• Fehr was the runaway favorite to get the job all along, but a union source did tell ESPN.com Saturday that "a bunch’" of candidates were interviewed for the job.

Nabokov's next stop


Veteran goalie Evgeni Nabokov touched down Friday in San Jose, where he's kept a home. Now what? Several NHL teams have called about him, I was told Saturday, although Tampa is the only one I've been able to confirm. I'm told Washington is not in the mix.

It's not clear at this point whether the Lightning are totally sold on the idea of signing Nabokov. I have the feeling this could go either way at this point. For starters, the team is on a budget and doesn't have a lot of cash to dole out. Also, remember that Nabokov must clear waivers with whatever team he joins.

Here's the dilemma if you're Tampa GM Steve Yzerman: you don't have a lot of money to spend, so if you sign Nabokov to a cheap contract, you risk losing him to another team on waivers that sees him as a good backup at that price. That's the risk for any team that signs him. It's possible some teams haven't even bothered calling Nabokov's agent, Don Meehan, about their interest because they're lying in the weeds waiting to snap him up on waivers.

I also think Tampa is hesitant right now because its two goalies, Dan Ellis and Mike Smith, are popular teammates. You don't want to rock the room. On the flip side, the Bolts are dead last in the league in goals against, and Nabokov is an upgrade. I think Yzerman is hoping the decision is made for him in the short term by Ellis and Smith playing better. But he may be eventually forced into looking hard at Nabokov if things don't change.

Rumors of Salo's return to Canucks


There have been rumblings recently that Sami Salo is getting close to returning from injury, but a team source told ESPN.com Saturday that is not true. He's still a ways away, the source said.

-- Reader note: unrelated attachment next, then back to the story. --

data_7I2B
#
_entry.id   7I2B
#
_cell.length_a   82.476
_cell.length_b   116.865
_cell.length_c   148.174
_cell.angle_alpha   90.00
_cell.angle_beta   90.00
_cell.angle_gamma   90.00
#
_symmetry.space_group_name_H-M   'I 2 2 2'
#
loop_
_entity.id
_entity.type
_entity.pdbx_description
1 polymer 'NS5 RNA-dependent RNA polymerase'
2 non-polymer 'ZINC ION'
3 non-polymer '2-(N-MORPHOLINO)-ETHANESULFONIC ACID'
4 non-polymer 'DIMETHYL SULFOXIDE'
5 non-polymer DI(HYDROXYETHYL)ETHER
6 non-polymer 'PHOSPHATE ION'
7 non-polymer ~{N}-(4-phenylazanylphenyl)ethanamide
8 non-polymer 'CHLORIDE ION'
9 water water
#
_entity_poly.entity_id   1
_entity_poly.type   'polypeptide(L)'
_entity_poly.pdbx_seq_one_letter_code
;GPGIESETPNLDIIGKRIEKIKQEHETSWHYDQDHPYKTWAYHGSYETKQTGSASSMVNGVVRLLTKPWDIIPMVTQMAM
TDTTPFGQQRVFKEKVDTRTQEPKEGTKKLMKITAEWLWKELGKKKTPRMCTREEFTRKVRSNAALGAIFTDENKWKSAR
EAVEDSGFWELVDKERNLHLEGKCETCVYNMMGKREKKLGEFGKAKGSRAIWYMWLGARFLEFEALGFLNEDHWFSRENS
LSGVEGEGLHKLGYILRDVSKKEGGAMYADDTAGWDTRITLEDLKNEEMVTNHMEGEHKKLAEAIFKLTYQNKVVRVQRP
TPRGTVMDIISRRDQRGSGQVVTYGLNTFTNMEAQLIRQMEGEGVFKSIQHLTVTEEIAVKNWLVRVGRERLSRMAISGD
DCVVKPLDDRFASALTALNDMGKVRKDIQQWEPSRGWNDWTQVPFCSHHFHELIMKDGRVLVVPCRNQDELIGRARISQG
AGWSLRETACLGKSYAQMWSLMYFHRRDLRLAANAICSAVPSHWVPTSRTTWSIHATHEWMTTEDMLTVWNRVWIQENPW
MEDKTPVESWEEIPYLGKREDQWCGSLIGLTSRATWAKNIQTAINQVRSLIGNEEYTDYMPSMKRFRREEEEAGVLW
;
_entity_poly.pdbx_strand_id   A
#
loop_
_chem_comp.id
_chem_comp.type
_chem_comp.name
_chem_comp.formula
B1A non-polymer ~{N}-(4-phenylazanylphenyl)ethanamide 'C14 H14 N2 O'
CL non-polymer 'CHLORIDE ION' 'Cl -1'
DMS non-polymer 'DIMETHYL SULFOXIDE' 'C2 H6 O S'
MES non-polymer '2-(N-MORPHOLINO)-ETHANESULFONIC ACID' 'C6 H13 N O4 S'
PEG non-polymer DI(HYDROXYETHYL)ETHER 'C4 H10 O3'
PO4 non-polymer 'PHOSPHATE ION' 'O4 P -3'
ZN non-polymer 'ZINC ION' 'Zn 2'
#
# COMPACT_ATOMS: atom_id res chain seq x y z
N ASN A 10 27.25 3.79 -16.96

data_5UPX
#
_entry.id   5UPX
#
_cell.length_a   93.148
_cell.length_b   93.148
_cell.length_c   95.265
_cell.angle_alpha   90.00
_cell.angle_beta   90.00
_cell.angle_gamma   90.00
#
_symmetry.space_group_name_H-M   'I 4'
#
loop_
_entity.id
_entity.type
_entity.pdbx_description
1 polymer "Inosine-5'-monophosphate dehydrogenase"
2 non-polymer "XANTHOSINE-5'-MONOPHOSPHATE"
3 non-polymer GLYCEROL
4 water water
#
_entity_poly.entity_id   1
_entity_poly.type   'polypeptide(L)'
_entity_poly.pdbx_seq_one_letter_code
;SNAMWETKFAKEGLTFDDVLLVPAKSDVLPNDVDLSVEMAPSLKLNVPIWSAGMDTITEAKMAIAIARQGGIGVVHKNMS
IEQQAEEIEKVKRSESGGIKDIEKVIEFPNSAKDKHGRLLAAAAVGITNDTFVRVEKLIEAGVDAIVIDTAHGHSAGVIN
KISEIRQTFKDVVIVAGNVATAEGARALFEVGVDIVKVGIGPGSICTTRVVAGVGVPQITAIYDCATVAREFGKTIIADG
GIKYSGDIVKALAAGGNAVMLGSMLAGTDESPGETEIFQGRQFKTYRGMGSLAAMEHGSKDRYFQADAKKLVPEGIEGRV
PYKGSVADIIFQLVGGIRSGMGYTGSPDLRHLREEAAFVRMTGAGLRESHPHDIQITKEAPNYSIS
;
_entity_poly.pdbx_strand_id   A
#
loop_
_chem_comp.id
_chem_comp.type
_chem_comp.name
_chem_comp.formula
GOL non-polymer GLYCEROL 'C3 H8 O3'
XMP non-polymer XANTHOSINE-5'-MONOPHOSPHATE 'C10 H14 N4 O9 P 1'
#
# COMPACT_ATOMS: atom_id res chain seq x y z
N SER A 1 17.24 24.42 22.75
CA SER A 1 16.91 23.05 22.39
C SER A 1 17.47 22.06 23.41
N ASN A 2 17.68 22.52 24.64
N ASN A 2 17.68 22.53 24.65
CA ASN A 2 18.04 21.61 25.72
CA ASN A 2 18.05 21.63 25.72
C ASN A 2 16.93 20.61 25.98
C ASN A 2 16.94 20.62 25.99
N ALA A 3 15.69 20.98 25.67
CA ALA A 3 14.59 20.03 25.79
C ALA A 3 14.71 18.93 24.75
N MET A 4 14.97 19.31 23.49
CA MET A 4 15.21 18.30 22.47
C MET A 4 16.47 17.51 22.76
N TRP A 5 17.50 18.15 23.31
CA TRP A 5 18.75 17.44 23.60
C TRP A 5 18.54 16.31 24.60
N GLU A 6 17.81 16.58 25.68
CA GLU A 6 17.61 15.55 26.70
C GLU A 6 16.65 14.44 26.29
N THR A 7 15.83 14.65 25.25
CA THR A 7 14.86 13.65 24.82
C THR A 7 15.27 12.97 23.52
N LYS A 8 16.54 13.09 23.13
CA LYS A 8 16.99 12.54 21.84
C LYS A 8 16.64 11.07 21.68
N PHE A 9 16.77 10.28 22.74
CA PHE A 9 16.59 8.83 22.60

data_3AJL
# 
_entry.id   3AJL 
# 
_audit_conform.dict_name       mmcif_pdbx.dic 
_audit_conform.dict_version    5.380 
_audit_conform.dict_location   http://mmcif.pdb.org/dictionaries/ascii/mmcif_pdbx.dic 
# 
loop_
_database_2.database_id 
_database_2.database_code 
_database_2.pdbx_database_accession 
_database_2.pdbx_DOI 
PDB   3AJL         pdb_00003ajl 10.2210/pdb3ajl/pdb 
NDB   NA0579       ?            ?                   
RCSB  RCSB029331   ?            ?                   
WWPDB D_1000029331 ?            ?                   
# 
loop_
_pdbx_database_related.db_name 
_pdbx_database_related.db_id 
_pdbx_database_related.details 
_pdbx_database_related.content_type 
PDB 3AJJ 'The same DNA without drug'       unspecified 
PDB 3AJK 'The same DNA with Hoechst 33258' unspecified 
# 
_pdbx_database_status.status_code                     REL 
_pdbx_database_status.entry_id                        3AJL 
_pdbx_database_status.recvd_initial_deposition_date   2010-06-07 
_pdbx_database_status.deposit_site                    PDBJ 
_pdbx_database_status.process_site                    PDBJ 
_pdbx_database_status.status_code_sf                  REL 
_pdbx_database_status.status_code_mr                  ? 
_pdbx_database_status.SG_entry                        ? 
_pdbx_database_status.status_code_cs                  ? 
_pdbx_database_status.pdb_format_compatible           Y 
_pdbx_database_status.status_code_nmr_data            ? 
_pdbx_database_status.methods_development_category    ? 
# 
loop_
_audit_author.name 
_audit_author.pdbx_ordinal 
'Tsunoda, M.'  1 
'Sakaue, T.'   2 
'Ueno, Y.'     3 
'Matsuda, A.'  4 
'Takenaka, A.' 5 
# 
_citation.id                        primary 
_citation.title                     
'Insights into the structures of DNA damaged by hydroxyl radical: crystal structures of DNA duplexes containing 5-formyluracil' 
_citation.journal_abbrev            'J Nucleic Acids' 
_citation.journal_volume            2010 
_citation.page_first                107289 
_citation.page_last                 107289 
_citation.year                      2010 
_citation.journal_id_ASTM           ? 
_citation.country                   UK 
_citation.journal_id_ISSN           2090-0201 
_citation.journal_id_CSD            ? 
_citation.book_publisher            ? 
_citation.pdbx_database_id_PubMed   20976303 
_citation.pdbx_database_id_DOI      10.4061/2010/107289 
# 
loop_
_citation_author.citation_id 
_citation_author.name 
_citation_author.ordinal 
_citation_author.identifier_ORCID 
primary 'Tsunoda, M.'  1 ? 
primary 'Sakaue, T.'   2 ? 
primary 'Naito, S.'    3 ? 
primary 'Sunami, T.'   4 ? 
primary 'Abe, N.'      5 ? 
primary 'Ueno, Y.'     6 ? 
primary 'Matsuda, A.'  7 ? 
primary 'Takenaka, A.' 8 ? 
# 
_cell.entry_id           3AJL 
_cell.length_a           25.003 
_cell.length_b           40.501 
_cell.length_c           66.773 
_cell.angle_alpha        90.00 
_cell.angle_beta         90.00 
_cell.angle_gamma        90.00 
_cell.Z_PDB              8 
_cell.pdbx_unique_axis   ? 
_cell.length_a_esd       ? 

The reason that's incredibly important is that once Salo returns, the Canucks will be under a cap crunch. Other NHL teams are waiting to pounce on Vancouver. But when Salo does return, the Canucks feel they're dealing from a position of strength -- lots of teams want a D-man -- so they don't think they'll be forced into a bad deal. I think they're right. Judging from the other teams I talk to, there's a demand for defensemen. Vancouver can exploit that when the time is right.

Spotlight on Capitals


Interesting story I heard from a source in Washington: Some Caps players were reticent to wear the HBO mics heading into last Sunday's game at New York. GM George McPhee apparently got involved and told them to wear the mics. Basically, he told his players to man up. It reminds me of when Pat Burns was in Toronto during my first year covering the NHL in 1995-96, and the Leafs coach used to pull the players out of the showers after a bad game and force them to come and talk to us, to face the music. So kudos to McPhee for taking that stance with his players.

Thrashers want to move Bergfors


Atlanta recently sent a memo to other teams saying to give it a call if they wanted a forward. I was told Saturday that Niclas Bergfors is the guy the Thrashers would really like to move. He was part of the Ilya Kovalchuk deal last February but has fallen out of favor.

Devils' Lamoriello searching for answers


Chatted with Devils GM Lou Lamoriello on Saturday. It gets to a point where it's like, what can you say?